Commonly skip meals to feed their children
Calorie deficient
Do not meet RDAs for folate, vitamin A, B6, B12, C, iron, zinc, calcium
Income & Health
Annual increase of $1000 in income for the poorest twenty percent of Canadians
- 10,000 fewer chronic conditions
- 6,000 fewer disability days every two weeks
Lightman et al. Poverty is Making us Sick: A Comprehensive Survey of Income & Health in Canada, 2008
Health Providers Against Poverty
Multidisciplinary alliance of health care providers

Started in 2005 with the "Special Diet Campaign"

Special Diet clinics Feb to Dec 2005

Initially Toronto-based, now Canada wide connections
HPAP Mission Statement
Poverty represents a serious but reversible threat to the health of people living in Ontario. As health providers, we enjoy privilege and access to power which many others do not. As a high impact health intervention, we will work to eliminate poverty.
HPAP Objectives
1. Ensure income and social security for all
2. Raise awareness about the health impacts of poverty
3. Engage health providers and people with lived experience of poverty in social and political change
HPAP Membership
Membership
- Steering Commitee: 15 members
- Email Listserve: 269 members
- Facebook Group: 223 members

Monthly meetings attended by ~6-8 members and decision making by consensus of the steering committee
Strategies
Strategies - Direct Action
Direct action

Political lobbying

Collaboration

Public education

Health provider education
Strategies
Special Diet Campaign
- Initiated by Ontario Coalition Against Poverty in Feb 2005
- Part of the provincial "Raise the Rates" campaign
- Extra funds available to people on social assistance for nutritious foods if medical conditions verified by healthcare provider
- Histories taken by volunteer providers and forms completed
- >20 community clinics
Strategies - Direct Action
Strategies - Direct Action
May 2005 - Action at Provincial Minister Sandra Pupatello's office

Summer 2005 - Opposition to city bureaucratic changes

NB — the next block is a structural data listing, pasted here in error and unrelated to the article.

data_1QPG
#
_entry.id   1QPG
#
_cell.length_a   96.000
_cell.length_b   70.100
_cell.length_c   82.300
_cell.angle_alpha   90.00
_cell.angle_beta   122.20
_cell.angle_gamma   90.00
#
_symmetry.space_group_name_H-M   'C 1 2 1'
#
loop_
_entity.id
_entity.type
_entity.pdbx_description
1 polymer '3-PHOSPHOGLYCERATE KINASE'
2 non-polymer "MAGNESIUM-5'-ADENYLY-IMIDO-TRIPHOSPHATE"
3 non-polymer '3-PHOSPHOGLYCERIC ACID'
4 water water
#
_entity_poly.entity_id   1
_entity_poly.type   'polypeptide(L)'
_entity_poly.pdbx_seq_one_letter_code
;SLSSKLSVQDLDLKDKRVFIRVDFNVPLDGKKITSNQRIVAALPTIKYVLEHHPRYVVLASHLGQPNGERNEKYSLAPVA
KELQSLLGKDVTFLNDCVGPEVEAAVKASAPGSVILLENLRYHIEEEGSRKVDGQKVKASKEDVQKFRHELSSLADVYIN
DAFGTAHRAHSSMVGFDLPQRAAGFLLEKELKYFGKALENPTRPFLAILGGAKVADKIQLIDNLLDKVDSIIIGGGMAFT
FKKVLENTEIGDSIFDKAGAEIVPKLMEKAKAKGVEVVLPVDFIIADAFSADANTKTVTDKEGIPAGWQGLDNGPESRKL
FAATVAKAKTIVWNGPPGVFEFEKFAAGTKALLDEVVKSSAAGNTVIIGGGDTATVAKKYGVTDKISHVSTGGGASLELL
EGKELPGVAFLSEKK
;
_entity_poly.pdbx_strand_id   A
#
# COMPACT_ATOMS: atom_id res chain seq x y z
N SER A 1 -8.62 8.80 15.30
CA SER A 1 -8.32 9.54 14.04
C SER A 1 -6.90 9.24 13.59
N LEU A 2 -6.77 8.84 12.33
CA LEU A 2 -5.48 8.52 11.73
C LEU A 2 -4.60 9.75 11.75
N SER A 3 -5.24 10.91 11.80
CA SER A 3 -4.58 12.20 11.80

September 2005 - TO Board of Health

October 2005 - Massive "hunger clinic" at Queen's Park
- 40 Health Care Providers
- 1100 Clients
Strategies - Direct Action
Repeated attempts to meet Minister rebuffed

Joint action with Raise the Rates group and unions around increasing social assistance rates in provincial budget

"Hunger March" 2006 - attempt to influence provincial budget
October 2006 - Anti-Poverty Rally with RNAO, Queen's Park (Toronto, ON)
March 2012 - March Against Austerity (Toronto, ON)
June 2012 - National Day of Action against federal health cuts to refugee health care coverage (Hamilton, ON)
October 2012 - Anti-poverty march (Hamilton, ON)
February 2013 - "Emergency Shelter" at City Hall
(Toronto, ON)
Sept 2013 - OCAP Rally for Housing and Shelter (Toronto, ON)
Strategies - Political Lobbying

Strategies - Political Lobbying
Strategies - Collaboration
- Ontario Coalition Against Poverty (OCAP)
- Put Food in the Budget (PFIB)
- 25 in 5 Network
- Raise the Rates
- Hamilton Roundtable for Poverty Reduction
- Health For All
- YWCA Hamilton
Strategies - Public Education
Opinion Editorials
Media coverage
Press releases
Lectures
Blogs
Interviews
Health providers Call For 'Livable' Minimum Wage
Press conference - January 14, 2014
Tedx Talk:
If you want to help me, prescribe me money
Strategies - Provider Education
Educational initiatives for health care providers, medical students, and nursing students
- Invited talk for RNAO Board of Directors
- Guest lectures for NP students
- U of T Medical Student Workshops
- Conference Presentations

Ontario Medical Review Series: 2008, 2013

Poverty Clinical Tool for Primary Care